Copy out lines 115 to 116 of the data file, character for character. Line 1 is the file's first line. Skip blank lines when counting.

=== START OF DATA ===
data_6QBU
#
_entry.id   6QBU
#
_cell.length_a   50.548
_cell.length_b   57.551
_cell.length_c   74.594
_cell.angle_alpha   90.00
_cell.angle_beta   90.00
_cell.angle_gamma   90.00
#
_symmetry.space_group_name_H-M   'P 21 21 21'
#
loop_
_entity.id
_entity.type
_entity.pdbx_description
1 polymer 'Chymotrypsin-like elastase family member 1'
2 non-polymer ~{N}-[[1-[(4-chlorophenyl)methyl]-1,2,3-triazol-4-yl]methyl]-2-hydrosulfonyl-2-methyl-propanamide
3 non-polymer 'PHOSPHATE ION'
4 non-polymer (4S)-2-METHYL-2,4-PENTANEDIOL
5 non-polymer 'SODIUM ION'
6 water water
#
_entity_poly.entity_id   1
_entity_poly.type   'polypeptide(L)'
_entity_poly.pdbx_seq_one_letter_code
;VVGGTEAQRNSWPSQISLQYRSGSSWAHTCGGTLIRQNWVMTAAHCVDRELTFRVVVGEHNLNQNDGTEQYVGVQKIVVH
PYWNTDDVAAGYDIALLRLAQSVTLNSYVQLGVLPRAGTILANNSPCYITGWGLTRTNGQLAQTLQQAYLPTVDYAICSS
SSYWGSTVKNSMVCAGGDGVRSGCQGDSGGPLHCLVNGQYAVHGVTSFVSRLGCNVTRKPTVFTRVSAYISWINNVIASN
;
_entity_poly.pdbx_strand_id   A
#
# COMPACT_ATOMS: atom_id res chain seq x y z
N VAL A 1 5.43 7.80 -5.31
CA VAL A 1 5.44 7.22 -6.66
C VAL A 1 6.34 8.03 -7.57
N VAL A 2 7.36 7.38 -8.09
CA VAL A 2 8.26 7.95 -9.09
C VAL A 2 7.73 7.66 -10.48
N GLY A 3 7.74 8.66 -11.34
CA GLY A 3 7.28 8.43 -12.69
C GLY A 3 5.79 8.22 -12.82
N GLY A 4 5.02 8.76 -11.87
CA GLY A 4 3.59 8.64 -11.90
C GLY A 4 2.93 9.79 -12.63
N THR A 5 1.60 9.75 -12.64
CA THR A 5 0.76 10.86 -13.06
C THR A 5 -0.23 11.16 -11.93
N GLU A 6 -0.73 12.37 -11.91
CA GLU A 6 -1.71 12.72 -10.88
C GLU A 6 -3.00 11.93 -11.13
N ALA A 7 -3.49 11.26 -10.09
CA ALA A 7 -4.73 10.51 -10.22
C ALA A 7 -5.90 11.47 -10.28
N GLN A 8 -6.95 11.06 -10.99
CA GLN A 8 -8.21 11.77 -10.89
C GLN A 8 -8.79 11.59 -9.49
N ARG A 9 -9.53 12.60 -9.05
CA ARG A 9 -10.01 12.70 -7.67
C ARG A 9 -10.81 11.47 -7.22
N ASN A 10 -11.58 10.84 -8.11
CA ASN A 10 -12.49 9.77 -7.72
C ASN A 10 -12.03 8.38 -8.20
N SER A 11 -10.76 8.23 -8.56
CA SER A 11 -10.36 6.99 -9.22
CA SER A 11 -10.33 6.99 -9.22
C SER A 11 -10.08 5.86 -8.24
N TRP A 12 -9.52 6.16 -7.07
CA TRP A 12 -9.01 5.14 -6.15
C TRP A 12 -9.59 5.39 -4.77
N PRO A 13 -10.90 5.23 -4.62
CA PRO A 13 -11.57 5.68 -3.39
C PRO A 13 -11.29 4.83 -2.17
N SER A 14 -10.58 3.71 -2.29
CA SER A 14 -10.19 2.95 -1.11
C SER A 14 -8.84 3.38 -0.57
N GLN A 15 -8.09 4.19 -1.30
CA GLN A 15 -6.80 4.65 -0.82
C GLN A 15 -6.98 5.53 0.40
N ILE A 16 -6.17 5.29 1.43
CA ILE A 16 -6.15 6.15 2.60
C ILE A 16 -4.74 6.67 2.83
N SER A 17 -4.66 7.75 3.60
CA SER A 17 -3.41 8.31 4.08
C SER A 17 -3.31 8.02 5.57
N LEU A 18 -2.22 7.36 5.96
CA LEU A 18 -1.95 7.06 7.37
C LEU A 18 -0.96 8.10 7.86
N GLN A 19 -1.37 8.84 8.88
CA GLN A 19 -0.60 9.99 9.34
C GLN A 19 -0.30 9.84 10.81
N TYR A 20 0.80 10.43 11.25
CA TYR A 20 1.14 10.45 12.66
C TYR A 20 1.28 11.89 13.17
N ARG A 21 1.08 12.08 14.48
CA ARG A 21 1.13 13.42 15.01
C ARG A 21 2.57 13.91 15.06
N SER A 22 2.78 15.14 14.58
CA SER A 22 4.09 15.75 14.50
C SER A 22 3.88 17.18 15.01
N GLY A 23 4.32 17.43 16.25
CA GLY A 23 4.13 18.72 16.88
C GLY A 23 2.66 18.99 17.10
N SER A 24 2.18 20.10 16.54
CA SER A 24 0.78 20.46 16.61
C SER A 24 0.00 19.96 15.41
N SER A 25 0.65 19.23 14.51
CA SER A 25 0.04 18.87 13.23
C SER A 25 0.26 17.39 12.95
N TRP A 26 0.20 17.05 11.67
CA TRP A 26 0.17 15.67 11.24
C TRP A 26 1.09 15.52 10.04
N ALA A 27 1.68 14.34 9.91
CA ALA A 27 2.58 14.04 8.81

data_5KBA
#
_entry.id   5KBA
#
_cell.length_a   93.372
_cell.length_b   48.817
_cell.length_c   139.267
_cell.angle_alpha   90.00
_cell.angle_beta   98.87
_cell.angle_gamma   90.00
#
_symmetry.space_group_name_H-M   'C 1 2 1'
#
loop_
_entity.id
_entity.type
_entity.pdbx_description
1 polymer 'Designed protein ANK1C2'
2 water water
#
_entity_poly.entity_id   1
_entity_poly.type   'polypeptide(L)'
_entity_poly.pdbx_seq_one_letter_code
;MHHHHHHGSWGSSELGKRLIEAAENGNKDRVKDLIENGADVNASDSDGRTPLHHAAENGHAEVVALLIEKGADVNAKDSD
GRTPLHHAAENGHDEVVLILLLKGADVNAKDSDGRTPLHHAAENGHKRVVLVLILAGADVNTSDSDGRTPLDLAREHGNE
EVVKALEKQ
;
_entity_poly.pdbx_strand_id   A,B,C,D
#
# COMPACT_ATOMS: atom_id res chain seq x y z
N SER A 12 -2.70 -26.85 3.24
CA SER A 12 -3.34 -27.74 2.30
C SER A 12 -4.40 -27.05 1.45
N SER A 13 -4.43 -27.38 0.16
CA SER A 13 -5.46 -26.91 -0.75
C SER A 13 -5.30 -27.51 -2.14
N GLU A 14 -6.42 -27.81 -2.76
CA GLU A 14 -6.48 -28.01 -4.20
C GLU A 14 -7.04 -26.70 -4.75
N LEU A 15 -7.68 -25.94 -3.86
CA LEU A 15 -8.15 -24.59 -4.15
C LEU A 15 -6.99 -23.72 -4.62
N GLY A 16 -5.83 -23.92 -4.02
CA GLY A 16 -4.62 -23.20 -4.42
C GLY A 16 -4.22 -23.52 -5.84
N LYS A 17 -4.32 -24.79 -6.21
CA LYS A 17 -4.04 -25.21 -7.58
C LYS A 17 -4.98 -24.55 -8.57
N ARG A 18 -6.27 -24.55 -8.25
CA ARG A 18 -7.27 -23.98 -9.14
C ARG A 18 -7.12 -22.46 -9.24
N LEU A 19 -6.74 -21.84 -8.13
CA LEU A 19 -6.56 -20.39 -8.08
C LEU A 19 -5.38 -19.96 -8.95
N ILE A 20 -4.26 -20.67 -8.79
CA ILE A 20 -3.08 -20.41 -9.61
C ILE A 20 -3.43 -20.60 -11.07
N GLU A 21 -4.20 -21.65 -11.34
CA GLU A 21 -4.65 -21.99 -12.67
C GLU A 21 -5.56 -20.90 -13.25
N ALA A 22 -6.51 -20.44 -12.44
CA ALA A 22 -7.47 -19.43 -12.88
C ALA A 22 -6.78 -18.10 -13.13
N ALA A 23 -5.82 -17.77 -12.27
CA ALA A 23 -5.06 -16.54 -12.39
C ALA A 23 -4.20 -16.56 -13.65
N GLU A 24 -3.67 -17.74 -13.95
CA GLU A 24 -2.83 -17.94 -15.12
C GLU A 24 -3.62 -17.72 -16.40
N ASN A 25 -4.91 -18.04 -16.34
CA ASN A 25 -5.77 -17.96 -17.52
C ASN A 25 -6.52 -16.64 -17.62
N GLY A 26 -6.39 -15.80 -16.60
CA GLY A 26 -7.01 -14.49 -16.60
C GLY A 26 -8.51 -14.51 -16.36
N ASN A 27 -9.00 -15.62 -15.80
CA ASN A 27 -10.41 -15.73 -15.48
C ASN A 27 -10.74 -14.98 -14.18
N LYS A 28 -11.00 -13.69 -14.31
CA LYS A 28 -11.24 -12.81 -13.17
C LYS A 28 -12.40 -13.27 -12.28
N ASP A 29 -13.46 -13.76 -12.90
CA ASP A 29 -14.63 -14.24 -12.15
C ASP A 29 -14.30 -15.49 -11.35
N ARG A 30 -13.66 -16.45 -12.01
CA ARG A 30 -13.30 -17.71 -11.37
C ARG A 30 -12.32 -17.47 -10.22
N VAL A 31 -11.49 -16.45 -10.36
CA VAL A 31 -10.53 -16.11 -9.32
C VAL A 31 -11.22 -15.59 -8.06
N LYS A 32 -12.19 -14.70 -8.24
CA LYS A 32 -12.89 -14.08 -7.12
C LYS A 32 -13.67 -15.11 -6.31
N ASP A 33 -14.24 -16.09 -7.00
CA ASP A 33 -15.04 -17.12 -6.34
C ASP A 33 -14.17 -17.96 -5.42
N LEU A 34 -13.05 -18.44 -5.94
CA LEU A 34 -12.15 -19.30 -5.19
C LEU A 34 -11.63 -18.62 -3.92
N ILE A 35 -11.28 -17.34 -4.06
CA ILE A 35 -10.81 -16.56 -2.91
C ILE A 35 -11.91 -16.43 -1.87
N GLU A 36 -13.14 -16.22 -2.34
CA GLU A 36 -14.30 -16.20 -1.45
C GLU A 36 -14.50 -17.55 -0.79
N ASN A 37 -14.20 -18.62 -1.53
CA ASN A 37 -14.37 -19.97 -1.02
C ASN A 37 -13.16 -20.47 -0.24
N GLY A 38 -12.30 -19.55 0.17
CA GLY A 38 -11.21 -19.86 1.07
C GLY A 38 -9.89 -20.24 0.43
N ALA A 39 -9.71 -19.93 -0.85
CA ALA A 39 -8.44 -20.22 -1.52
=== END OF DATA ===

CA ALA A 27 2.58 14.04 8.81

data_5KBA